John of the Cross, in his book, "The Living Flame of Love," compares our pre-Advent selves to green logs that have been thrown into a fire, the fire of love. Green logs, as we know, do not immediately burst into flame.
Rather, being young and full of moisture, they sizzle for a long time before they reach kindling temperature and can take into themselves the fire that is around them so as to participate in it. 

 So too the rhythm of love: Only the really mature can truly burst into flame within community. The rest of us are still too self-contained, too green, too selfish, too damp. We don't burst into flame when love surrounds us. Rather our dampness helps extinguish the communal flame. What helps change this is precisely the tension in our lives. In carrying properly our unfulfilled desires we sizzle and slowly let go of the dampness of selfishness. In carrying tension we come to kindling temperature and are made ready for love.  

Pierre Teilhard de Chardin, as a scientist, noticed that sometimes when you put two chemicals into a test-tube they do not automatically unite. They only merge at a higher temperature. They must first be heated to bring about unity. There's an entire anthropology and psychology of love in that image. In order to love we must first be brought to a higher psychic temperature. What brings us there?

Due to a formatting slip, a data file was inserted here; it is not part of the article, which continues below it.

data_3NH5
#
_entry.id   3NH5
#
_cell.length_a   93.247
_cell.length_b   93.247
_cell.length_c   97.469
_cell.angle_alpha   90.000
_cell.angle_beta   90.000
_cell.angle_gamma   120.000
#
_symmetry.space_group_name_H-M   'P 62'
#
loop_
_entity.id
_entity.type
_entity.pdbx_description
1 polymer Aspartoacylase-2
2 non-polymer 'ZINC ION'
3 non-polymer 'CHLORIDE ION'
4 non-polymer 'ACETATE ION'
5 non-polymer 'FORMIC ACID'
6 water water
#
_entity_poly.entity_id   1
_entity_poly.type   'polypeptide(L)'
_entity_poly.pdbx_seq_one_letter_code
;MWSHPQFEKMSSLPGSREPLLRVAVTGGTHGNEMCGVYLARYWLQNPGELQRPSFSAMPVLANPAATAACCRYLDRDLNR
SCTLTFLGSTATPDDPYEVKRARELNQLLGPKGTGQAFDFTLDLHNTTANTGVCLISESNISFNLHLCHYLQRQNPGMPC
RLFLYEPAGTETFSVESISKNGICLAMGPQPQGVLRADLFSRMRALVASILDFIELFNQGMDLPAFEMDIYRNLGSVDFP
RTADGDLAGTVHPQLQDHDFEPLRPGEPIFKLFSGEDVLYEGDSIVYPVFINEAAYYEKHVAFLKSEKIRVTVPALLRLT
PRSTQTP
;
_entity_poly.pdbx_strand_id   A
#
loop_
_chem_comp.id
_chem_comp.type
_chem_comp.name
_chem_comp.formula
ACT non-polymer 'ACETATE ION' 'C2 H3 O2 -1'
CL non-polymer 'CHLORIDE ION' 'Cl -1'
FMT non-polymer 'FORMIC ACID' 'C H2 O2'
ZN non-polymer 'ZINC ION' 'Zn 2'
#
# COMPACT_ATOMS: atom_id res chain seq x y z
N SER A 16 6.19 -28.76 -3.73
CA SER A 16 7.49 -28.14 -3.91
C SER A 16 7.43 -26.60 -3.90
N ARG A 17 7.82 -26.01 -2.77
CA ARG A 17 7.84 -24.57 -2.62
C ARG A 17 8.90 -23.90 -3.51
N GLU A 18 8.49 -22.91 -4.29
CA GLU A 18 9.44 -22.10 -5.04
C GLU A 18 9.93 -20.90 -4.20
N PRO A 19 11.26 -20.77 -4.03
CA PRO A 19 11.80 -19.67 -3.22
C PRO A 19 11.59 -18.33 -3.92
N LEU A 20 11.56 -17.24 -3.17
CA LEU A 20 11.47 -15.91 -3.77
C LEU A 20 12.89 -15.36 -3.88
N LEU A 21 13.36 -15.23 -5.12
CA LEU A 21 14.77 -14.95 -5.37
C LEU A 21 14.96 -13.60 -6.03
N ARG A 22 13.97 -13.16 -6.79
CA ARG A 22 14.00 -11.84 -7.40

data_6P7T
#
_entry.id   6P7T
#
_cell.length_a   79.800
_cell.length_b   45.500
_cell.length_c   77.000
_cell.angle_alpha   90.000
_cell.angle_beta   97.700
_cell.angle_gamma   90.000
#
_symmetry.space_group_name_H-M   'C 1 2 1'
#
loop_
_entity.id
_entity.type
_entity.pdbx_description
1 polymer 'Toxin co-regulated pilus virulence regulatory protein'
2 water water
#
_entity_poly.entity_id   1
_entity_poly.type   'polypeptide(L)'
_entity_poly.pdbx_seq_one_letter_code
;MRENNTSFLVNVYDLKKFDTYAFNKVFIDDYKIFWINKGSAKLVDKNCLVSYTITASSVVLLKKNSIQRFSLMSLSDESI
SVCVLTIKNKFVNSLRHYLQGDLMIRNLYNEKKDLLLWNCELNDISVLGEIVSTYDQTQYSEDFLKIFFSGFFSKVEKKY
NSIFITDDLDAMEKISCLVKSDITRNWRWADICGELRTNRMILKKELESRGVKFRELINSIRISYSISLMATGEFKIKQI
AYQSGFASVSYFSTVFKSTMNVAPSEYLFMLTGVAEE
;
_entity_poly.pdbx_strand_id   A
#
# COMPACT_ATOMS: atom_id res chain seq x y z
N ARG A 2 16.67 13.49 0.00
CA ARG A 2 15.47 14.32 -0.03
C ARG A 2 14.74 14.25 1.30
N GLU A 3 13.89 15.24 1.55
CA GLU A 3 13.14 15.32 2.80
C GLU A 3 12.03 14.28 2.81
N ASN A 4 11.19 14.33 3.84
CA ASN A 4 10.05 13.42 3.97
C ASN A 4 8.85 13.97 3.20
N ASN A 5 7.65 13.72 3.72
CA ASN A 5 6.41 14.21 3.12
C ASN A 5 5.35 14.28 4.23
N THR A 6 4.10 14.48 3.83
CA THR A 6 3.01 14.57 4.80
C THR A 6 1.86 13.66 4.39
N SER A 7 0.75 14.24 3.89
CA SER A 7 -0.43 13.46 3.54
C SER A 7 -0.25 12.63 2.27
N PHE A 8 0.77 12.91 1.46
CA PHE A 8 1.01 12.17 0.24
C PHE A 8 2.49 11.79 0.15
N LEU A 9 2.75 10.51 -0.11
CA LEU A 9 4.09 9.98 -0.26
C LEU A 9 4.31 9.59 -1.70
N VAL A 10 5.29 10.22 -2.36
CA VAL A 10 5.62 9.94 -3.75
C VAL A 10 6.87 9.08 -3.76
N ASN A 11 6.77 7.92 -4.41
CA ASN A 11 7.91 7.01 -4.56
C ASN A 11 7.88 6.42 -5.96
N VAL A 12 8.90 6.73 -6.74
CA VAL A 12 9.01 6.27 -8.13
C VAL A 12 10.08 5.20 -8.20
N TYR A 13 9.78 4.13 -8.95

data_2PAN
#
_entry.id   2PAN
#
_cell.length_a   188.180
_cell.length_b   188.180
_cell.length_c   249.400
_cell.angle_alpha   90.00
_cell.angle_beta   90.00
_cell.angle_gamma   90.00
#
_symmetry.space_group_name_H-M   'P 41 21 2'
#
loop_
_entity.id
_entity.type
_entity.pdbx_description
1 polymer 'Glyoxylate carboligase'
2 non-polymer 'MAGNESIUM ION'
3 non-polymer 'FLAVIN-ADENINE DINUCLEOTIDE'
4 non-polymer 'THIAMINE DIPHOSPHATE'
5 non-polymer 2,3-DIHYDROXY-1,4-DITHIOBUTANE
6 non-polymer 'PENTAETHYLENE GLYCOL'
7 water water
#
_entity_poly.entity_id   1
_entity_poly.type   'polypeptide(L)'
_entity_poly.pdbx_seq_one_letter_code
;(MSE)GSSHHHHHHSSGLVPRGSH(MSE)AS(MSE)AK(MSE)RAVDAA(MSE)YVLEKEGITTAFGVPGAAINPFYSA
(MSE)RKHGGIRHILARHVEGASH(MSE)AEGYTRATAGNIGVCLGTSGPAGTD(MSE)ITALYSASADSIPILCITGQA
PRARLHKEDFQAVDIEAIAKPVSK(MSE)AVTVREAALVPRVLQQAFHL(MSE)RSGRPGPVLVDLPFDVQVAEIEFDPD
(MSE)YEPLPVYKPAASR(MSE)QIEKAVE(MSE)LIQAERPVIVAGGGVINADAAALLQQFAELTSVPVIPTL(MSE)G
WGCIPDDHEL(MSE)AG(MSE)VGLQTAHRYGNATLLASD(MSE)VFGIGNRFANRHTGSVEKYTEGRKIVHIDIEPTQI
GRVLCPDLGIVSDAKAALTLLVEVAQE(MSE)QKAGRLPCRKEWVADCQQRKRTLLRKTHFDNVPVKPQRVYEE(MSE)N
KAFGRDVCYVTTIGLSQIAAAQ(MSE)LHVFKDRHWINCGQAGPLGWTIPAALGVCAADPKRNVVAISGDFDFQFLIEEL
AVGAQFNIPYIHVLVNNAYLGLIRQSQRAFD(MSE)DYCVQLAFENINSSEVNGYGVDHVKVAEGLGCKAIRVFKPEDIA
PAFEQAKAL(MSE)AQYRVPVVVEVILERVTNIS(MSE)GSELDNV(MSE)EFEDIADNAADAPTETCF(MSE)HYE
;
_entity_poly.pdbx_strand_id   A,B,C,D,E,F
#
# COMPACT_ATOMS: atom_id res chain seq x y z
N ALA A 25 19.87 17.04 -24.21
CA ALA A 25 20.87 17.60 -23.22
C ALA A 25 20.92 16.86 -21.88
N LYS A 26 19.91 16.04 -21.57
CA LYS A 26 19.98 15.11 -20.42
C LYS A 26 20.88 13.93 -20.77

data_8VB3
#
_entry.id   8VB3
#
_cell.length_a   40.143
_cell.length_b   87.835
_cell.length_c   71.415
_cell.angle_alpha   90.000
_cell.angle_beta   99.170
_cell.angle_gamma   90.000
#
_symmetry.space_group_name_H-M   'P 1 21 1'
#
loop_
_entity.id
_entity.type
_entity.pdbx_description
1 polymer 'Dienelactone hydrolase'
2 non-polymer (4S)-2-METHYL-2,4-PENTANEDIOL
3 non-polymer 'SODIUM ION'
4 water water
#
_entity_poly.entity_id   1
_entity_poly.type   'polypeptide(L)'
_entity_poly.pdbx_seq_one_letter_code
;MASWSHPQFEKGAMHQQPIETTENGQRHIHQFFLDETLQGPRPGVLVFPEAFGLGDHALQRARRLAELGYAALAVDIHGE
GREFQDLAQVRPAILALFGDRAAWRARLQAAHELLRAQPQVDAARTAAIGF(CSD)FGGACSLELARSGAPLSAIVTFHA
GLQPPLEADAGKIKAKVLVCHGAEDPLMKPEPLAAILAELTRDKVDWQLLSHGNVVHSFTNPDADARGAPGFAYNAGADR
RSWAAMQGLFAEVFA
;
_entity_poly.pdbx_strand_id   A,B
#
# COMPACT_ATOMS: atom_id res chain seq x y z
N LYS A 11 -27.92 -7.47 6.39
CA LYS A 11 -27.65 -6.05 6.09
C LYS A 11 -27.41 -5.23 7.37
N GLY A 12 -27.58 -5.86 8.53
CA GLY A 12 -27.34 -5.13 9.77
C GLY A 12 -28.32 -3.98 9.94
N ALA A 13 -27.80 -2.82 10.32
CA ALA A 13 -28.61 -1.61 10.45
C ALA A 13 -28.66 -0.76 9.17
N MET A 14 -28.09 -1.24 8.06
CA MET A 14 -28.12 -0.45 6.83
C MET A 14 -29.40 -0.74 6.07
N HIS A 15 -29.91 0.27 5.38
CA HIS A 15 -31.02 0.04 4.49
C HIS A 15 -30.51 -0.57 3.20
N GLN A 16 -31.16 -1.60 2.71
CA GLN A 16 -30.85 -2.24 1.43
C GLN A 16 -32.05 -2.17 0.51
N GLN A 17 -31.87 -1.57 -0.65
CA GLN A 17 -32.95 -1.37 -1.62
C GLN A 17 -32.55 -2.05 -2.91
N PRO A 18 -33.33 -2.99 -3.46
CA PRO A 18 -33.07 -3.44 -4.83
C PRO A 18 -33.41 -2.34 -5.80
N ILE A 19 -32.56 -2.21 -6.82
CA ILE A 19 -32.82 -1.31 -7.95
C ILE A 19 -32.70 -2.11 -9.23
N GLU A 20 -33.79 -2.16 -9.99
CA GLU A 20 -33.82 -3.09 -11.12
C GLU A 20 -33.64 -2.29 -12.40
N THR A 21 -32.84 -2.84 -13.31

Sizzling in tension, not resolving things prematurely, not sleeping with the bride before the wedding, not trying to have the complete symphony within two hours. The sublime has to be waited for. Only when there is first enough heat will there be unity. To give birth to what's divine requires the slow patience of gestation. In short-hand, that's the algebra of Advent."
There are many people we meet along the Advent journey. Whether it is Joseph, Mary's parents, Mary's cousin Elizabeth whom she shared her good news with, the shepherds or the Magi, what characterises them all is hope and longing.

Rolheiser says "Mary believed a promise, was pregnant with hope,   gestated it, gave it her own flesh, went through the pains of childbirth to give it reality, and then nursed a fragile new life into apowerful adulthood that saved the world.

Advent is the season for us to encounter and engage with hope and carry it gestate it and turn God's promise, into real flesh."

Lighting an Advent candle every week allows us to think of where I can bring light to any place and anyone for whom darkness prevails, anyone who is struggling and disadvantaged, marginalised and isolated. 

 Rolheiser says, "During the season of Advent, Christians are asked to light candles as a sign of hope. Unfortunately this practice, ritualized in the lighting of the candles in the advent wreath, has in recent years been seen too much simply as piety (not that piety doesn't have its own virtues, especially the virtue of nurturing hope inside our children). 

But lighting a candle in hope is not just a pious, religious act, it's a political act, a subversive one, and a prophetic one, as dangerous as brandishing a firearm.
To light an advent candle is to say, in the face of all that suggests the contrary, that God is still alive, still Lord of this world, and, because of that, "all will be well, and all will be well, and every manner of being will be well," irrespective of the evening news."

                             You can read the rest of this article by Fr. Rolheiser  here.